Yeah she was fed, she had a good place to sleep, protection, toys and entertainment.  Did she live like a gorilla, no, did she helped human get a better view on another sentient being, yes. She was an experiment more or less and for that I find it a bit sad. Think about a kid that you put in a golden cage all his life to train him and observe him.

Well I think it was a unique and marvellous opportunity. It seems a pretty good existance. Living like a gorilla means constantly hunting food  at mercy to the elements and predators. And we were probably just as much an experiment for Koko as she was with us. I see her life as a mutual experiment that enriched her life as well. Rather than a kid in a cage, I think this was a unique opportunity that benefited both. 

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Sure that his caretaker was loving her. I worked in a conservation facility and I was a caretaker/animal trainer. It's far from always joy and pink like most people try to believe. Most mammals got their daily dose of antidepressant drug to keep them from hurting themselves or looking bad. Koko was well known and followed but she was not free. They have shown mostly the good days like people do on facebook .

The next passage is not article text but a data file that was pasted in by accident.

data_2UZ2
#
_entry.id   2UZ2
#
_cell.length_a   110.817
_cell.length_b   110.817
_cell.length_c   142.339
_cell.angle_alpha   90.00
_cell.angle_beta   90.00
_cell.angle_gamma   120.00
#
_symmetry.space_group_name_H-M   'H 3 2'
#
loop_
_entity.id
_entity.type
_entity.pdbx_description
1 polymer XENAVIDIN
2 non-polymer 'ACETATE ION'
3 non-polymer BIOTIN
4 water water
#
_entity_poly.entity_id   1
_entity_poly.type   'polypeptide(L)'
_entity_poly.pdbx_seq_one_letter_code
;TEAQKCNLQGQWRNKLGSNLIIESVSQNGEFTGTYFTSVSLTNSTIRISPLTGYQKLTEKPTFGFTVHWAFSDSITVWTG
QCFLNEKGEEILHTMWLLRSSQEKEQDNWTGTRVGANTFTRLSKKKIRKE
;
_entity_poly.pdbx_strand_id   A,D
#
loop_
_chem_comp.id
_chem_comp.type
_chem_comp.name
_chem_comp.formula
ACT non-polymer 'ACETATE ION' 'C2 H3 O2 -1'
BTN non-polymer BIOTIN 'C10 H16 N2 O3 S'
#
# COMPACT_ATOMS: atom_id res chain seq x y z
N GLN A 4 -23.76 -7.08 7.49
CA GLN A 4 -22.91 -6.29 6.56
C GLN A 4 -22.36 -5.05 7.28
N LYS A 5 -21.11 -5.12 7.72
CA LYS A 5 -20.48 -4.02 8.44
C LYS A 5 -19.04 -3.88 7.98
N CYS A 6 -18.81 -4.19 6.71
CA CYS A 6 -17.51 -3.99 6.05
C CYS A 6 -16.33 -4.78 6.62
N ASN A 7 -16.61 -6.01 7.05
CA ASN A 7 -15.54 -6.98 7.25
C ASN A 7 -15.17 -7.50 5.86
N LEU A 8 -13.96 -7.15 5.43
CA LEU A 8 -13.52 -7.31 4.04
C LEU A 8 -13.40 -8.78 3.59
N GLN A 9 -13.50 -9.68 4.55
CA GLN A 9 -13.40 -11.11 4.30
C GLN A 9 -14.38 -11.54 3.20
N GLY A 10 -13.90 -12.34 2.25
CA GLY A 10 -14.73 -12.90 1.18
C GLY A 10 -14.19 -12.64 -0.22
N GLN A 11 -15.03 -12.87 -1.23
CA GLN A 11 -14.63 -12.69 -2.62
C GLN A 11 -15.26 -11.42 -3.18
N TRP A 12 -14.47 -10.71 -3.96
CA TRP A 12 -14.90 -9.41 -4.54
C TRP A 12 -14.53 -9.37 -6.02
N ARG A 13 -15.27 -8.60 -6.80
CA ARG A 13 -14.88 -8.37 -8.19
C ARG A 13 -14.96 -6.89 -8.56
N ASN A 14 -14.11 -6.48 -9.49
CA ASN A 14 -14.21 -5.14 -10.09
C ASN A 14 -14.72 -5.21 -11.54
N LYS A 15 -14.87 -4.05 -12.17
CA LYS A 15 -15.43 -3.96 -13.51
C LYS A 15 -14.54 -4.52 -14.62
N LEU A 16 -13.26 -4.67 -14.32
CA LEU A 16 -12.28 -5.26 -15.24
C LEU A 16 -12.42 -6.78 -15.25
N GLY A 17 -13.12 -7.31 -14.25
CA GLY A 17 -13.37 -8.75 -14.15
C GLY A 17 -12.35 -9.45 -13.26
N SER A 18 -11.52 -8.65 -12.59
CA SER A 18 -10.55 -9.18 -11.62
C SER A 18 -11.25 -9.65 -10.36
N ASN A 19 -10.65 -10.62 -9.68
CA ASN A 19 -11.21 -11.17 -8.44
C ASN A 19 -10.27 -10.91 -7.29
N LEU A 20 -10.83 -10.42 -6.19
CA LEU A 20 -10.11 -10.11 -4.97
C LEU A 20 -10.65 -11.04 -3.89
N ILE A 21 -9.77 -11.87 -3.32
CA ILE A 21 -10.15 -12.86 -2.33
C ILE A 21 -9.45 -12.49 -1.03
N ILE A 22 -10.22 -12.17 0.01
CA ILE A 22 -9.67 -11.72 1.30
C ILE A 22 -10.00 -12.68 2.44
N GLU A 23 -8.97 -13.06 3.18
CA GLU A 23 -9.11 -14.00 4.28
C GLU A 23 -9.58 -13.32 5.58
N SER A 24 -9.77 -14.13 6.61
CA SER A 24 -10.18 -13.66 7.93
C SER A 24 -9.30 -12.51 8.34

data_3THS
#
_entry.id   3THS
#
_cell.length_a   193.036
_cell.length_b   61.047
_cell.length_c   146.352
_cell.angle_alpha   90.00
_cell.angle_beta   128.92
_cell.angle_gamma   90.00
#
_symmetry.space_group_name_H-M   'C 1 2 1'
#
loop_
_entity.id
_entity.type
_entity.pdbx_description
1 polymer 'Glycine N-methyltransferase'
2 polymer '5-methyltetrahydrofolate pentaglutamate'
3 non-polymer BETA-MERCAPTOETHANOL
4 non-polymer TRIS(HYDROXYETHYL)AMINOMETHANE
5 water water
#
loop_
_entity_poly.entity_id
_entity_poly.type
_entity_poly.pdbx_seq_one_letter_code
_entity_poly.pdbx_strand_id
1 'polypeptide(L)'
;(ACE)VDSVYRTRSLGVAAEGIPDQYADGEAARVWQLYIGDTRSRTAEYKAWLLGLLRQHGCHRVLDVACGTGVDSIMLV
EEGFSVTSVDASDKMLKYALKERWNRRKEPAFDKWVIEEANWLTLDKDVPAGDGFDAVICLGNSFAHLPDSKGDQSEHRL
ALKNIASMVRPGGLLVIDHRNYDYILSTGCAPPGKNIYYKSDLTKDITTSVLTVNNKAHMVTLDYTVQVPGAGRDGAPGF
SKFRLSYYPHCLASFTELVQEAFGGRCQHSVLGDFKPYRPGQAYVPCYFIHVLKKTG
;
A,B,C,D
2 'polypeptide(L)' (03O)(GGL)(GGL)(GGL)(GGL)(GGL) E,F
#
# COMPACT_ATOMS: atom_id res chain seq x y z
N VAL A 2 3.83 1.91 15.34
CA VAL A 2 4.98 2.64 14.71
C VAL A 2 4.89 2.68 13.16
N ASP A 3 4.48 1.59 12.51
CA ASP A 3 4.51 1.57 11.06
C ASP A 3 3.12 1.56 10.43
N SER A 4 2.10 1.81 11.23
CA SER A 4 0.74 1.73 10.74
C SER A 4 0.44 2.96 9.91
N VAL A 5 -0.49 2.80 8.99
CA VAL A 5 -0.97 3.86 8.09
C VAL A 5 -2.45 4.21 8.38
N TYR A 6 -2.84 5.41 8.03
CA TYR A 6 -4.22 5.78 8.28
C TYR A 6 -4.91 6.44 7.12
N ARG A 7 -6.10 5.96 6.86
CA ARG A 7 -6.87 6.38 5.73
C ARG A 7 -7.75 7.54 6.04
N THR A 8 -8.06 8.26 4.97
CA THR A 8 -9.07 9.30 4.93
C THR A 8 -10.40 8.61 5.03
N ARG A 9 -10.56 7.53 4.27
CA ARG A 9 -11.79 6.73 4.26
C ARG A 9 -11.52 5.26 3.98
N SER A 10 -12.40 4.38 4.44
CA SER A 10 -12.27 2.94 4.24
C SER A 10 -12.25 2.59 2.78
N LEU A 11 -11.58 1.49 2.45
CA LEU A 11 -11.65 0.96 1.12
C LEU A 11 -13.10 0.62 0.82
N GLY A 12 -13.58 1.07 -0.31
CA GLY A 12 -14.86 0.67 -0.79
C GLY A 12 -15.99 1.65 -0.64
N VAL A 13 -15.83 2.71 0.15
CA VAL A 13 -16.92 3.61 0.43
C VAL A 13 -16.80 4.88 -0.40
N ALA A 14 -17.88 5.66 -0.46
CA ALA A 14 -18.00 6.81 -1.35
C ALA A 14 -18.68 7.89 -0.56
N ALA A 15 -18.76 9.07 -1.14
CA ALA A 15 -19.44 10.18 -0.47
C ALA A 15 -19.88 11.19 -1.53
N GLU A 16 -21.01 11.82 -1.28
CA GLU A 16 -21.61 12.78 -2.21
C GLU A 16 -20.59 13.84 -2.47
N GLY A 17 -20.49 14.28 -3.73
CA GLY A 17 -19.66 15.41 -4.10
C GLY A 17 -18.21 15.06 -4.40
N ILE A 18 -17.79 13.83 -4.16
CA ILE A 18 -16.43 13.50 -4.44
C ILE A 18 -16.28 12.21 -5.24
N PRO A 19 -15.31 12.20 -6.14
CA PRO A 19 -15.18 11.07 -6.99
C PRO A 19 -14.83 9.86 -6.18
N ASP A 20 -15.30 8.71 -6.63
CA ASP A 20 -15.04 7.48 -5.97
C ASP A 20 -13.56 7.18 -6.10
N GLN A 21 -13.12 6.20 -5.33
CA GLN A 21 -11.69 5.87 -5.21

Maybe that's the case but it's not my experience here. I'm not an animal trainer but I have built enclosures for tigers and polar bears. They seem pretty active and rather threatening to me. 

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She made the world a little more magical maybe but at the cost of her true life. It's why when looking at Koko I was impressed and sad.

I'm just impressed. 

I don't see the big deal here. I'd rather kokos life than foraging on the side of a mountain. What exactly do you think she was missing by living a comfortable life? 

I think about my dog, she would really hate a natural life organised by Darwinian order. I doubt she would survive a week without me.